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Moorhead Manor community filled with hope despite the destruction

Reporter: Rachel Cox-Rosen Writer: Matthew Seaver
Published:

Despite the destruction left by Hurricane Ian, there is a lot of hope and joy in the Moorhead Manor community.

Hurricane Ian left many of the homes in the community severely flooded. One couple said their lanai saw 31 inches of water, but they’re focusing on what they have and all the volunteers who’ve brought them food and help.

There’s no ignoring the stacks of debris on the roadways. A constant reminder of what Moorhead Manor residents have been through.

Piles upon piles of people’s furniture and pieces of their lives strewn up and down the streets of the 55-plus community.

Mike Patch is the community’s president.

“Is this what a third-world country looks like, you know, it’s just devastation what you see in the piles,” said Patch.

One of those piles belongs to Don and Donna Noel.

“There’s a few things in there, you know, things you really kind of treasure, but it’s stuff. We have our lives. We have our health,” said Don.

They have a home that’s still standing too, but it was severely damaged.

“We were just shocked when we came in we had no floors it’s just like sawdust, and we have lost all of our furniture we had to take it out, and we’re trying to see what we can keep, which is not much,” said Donna.

What used to be their living room and kitchen is now unrecognizable.

“Some volunteers come in, and they don’t even know what to do because it’s so bad,” said Donna.

The Noels are not alone.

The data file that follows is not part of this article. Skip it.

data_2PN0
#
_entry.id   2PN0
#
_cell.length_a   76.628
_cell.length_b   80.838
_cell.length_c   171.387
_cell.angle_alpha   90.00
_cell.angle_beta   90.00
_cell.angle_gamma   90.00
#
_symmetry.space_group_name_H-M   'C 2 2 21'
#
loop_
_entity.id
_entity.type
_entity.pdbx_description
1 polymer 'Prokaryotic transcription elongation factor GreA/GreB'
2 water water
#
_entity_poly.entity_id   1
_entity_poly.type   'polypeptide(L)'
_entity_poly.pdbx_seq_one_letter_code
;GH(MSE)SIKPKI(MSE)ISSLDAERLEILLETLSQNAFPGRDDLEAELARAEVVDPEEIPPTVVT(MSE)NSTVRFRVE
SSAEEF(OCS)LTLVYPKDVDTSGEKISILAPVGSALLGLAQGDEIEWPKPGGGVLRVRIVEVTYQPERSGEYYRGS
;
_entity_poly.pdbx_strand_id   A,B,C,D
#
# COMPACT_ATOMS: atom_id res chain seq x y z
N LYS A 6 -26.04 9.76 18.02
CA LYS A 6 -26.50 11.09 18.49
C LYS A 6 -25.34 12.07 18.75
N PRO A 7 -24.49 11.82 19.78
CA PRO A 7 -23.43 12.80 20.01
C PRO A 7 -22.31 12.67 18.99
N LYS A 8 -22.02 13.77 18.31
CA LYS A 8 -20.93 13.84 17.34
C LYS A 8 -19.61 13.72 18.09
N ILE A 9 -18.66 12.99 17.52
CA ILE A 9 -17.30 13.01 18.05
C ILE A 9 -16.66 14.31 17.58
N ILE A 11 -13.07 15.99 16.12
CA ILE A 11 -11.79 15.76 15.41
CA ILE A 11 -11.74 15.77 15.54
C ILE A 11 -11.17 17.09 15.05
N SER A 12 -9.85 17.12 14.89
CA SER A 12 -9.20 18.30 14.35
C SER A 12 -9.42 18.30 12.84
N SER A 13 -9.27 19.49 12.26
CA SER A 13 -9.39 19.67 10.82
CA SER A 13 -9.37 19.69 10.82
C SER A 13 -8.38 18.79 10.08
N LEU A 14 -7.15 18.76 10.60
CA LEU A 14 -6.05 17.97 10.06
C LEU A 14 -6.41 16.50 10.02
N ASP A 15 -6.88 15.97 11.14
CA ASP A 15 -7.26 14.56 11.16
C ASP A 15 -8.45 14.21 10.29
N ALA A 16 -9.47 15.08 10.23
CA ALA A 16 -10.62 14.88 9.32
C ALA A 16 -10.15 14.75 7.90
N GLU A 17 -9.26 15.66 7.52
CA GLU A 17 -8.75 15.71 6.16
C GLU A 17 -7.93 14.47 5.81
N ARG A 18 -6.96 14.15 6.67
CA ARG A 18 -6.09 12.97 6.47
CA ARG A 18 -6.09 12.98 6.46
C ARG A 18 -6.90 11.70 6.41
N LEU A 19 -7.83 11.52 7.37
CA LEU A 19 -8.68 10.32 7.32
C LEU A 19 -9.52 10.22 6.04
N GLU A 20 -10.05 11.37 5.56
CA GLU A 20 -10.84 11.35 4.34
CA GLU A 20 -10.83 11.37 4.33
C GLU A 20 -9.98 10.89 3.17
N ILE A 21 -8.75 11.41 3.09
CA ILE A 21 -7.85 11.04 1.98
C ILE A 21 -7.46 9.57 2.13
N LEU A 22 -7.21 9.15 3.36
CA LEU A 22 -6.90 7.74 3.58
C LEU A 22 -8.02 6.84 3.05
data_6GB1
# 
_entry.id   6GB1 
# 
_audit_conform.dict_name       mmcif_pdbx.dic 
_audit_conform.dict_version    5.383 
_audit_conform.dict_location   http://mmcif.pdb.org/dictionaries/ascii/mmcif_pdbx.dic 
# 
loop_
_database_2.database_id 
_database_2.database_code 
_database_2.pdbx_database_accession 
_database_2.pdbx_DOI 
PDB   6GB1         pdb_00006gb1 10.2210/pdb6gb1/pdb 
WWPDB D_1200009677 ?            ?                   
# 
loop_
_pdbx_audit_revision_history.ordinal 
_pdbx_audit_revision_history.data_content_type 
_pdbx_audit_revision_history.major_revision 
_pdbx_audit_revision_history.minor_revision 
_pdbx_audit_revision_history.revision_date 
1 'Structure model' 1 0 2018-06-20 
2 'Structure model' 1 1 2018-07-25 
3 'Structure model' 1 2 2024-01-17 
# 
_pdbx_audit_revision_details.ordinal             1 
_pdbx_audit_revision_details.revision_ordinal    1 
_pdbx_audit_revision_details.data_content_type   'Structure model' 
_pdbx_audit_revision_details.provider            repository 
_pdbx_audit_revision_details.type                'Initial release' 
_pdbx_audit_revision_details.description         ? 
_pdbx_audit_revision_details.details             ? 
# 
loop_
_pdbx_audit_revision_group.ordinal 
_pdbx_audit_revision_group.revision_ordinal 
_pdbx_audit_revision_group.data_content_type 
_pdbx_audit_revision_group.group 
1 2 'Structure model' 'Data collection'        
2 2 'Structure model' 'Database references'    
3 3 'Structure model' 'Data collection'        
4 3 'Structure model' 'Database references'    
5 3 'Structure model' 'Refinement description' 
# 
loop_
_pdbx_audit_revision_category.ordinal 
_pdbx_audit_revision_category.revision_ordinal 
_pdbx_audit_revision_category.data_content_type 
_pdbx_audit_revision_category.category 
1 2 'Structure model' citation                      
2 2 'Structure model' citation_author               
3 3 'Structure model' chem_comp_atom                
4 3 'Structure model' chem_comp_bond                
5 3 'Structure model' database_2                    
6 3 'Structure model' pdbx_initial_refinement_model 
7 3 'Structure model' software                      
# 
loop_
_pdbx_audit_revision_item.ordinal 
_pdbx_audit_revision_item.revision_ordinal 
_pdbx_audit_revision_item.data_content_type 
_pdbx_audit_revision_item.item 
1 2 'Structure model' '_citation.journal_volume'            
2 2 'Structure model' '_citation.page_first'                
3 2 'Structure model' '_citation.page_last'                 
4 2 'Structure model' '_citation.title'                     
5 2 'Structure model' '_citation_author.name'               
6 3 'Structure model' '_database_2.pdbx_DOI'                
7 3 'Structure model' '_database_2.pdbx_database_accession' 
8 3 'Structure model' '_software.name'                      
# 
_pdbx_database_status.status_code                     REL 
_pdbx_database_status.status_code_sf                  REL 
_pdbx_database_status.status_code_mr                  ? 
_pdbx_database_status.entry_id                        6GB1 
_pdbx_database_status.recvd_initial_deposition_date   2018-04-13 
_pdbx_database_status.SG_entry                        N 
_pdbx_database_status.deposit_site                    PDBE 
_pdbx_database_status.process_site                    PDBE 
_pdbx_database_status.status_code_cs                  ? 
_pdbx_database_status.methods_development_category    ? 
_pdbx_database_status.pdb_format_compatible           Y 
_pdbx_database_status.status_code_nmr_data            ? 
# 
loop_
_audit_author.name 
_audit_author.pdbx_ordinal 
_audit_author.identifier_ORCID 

“You walk into your house, and things have floated and tipped over, and there’s black everywhere, and it was shocking. You know, a lot of people were emotional about that at that point, too,” Patch said.

But there’s hope, trucks finally started removing some of the piles on Tuesday.

“The bulk of it will be gone quickly. We’ll be making several trips,” said Michael Johnson, with the Tetra Tech Debris cleanup team.

It is the first small step for this tight-knit community to return to normalcy. There’s a long way to go, but they are steadfast, and they will recover.

“I didn’t know where to start I was overwhelmed. But you know, he and I just had prayer about it, and we got our strength, and we’re gonna keep going. That’s the way we feel right now. We’re not gonna give up,” said Donna.

“I’m trying to keep everybody positive and, more importantly, get this stuff dried out, get on our way to recovery because this community has no intention of leaving,” said Patch.

Eric Pazzett is also beginning the process of cleaning up his home so that he can rebuild. He gave WINK News a tour of what is left. You can watch that below.

This community still needs a lot of help. They’re asking anyone who wants to volunteer to just show up and be ready to do some manual labor to help some of these folks do the grueling work of getting their homes back in shape.